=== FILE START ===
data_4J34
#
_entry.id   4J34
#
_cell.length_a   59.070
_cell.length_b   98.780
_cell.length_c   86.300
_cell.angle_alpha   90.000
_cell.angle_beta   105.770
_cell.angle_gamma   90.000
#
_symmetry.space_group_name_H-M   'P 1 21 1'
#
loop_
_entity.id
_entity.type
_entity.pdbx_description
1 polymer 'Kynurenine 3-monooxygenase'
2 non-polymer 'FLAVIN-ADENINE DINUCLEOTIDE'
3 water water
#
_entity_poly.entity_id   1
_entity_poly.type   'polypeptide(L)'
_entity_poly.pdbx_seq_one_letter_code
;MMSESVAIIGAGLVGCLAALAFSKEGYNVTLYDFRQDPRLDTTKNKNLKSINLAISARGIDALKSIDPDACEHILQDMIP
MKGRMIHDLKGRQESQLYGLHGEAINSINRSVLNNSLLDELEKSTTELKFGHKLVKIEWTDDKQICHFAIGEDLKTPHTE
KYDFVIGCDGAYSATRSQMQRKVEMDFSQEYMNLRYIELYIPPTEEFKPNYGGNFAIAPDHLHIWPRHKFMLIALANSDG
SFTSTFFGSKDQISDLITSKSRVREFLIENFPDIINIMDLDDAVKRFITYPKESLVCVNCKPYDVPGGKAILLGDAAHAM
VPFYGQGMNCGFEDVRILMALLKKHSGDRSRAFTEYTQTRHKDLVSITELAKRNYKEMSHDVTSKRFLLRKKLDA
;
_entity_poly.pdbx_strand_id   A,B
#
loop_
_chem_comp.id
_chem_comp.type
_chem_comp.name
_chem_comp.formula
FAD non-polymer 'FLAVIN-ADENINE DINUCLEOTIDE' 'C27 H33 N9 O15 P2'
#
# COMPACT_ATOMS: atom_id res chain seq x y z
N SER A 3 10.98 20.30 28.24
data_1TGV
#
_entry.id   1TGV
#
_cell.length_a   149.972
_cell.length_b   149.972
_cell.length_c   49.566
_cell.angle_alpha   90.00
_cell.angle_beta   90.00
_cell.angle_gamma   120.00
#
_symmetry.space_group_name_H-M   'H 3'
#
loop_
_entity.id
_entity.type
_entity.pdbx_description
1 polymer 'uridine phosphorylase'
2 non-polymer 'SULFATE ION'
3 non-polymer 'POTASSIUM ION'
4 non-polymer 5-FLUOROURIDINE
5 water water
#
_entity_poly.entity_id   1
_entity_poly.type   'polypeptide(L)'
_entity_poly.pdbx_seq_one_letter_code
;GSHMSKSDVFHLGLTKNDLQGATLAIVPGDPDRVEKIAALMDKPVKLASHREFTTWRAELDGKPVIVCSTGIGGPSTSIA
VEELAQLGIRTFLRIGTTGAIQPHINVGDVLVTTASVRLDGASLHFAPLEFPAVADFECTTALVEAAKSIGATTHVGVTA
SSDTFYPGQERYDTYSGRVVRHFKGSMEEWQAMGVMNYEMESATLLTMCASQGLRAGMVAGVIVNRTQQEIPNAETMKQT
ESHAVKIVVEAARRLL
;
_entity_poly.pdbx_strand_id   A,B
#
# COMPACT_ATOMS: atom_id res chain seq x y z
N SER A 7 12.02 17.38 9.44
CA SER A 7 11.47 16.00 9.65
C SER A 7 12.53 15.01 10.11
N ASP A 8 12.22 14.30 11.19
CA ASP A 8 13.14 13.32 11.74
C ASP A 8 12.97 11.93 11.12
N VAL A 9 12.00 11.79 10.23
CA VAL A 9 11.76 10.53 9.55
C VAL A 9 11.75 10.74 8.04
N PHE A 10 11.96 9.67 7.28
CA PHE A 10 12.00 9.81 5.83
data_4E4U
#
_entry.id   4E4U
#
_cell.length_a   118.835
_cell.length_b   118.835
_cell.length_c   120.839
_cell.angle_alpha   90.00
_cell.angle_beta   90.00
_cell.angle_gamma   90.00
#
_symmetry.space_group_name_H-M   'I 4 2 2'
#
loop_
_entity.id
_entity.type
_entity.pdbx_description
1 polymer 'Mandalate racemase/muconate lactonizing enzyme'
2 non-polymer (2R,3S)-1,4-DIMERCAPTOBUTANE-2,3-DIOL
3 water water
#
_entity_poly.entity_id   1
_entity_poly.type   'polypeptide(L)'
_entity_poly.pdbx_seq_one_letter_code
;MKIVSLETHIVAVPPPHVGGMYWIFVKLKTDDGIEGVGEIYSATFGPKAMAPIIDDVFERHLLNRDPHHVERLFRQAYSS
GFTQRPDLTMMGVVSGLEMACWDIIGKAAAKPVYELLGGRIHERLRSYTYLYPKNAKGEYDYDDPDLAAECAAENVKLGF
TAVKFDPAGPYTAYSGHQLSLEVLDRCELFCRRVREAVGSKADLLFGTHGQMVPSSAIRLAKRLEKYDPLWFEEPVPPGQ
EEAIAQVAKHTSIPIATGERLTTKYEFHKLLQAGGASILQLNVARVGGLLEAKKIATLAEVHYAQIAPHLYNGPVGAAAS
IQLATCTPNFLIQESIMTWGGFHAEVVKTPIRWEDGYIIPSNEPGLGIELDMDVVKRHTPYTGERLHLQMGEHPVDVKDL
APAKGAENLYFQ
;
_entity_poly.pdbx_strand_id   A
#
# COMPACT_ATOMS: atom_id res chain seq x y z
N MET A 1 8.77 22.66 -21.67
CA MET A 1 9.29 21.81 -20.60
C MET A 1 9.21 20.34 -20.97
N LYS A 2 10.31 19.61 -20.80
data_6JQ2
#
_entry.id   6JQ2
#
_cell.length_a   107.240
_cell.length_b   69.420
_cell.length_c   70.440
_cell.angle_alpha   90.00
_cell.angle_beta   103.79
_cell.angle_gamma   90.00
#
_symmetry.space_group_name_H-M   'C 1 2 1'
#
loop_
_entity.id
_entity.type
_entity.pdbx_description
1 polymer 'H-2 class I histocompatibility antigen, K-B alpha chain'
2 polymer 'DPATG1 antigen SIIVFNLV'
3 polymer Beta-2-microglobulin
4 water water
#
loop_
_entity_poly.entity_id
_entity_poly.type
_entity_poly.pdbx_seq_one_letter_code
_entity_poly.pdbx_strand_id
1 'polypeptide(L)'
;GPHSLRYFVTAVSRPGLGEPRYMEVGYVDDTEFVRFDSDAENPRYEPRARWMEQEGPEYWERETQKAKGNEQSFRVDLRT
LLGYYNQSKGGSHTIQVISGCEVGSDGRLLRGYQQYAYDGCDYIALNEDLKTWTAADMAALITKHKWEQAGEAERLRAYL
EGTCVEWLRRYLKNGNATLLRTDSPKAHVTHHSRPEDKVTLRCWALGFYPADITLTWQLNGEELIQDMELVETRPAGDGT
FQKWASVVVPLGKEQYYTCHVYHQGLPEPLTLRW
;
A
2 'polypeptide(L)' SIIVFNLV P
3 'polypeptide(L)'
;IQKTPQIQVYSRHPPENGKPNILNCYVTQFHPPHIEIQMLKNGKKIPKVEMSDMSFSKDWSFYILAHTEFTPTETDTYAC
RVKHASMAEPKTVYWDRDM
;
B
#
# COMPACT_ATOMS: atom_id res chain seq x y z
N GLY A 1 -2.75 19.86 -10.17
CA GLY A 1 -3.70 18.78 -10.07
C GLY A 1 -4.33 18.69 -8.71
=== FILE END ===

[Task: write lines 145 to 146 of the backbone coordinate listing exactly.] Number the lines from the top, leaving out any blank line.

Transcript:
4 water water
#